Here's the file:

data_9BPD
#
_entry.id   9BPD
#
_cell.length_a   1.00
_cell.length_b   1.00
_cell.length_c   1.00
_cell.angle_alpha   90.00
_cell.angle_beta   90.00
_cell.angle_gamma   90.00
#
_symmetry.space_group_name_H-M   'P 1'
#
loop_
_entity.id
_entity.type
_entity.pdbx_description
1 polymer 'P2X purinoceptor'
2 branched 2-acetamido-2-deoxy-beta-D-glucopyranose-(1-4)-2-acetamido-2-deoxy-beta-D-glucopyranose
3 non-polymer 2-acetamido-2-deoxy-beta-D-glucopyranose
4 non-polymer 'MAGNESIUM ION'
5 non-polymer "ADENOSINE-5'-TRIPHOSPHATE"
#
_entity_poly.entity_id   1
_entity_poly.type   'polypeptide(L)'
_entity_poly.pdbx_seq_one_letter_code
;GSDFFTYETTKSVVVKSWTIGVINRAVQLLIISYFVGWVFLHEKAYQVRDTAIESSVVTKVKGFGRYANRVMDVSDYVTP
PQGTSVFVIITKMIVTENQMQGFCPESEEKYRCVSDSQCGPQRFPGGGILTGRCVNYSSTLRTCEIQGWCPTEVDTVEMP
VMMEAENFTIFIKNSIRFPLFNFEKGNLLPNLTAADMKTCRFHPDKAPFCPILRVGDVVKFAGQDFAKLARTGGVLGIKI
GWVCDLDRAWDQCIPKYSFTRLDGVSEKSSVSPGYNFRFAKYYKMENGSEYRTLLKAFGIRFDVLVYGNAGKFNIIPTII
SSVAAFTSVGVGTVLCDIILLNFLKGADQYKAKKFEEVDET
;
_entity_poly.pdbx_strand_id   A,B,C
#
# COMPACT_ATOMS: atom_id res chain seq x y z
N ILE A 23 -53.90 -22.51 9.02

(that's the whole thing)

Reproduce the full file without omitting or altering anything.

data_9BPD
#
_entry.id   9BPD
#
_cell.length_a   1.00
_cell.length_b   1.00
_cell.length_c   1.00
_cell.angle_alpha   90.00
_cell.angle_beta   90.00
_cell.angle_gamma   90.00
#
_symmetry.space_group_name_H-M   'P 1'
#
loop_
_entity.id
_entity.type
_entity.pdbx_description
1 polymer 'P2X purinoceptor'
2 branched 2-acetamido-2-deoxy-beta-D-glucopyranose-(1-4)-2-acetamido-2-deoxy-beta-D-glucopyranose
3 non-polymer 2-acetamido-2-deoxy-beta-D-glucopyranose
4 non-polymer 'MAGNESIUM ION'
5 non-polymer "ADENOSINE-5'-TRIPHOSPHATE"
#
_entity_poly.entity_id   1
_entity_poly.type   'polypeptide(L)'
_entity_poly.pdbx_seq_one_letter_code
;GSDFFTYETTKSVVVKSWTIGVINRAVQLLIISYFVGWVFLHEKAYQVRDTAIESSVVTKVKGFGRYANRVMDVSDYVTP
PQGTSVFVIITKMIVTENQMQGFCPESEEKYRCVSDSQCGPQRFPGGGILTGRCVNYSSTLRTCEIQGWCPTEVDTVEMP
VMMEAENFTIFIKNSIRFPLFNFEKGNLLPNLTAADMKTCRFHPDKAPFCPILRVGDVVKFAGQDFAKLARTGGVLGIKI
GWVCDLDRAWDQCIPKYSFTRLDGVSEKSSVSPGYNFRFAKYYKMENGSEYRTLLKAFGIRFDVLVYGNAGKFNIIPTII
SSVAAFTSVGVGTVLCDIILLNFLKGADQYKAKKFEEVDET
;
_entity_poly.pdbx_strand_id   A,B,C
#
# COMPACT_ATOMS: atom_id res chain seq x y z
N ILE A 23 -53.90 -22.51 9.02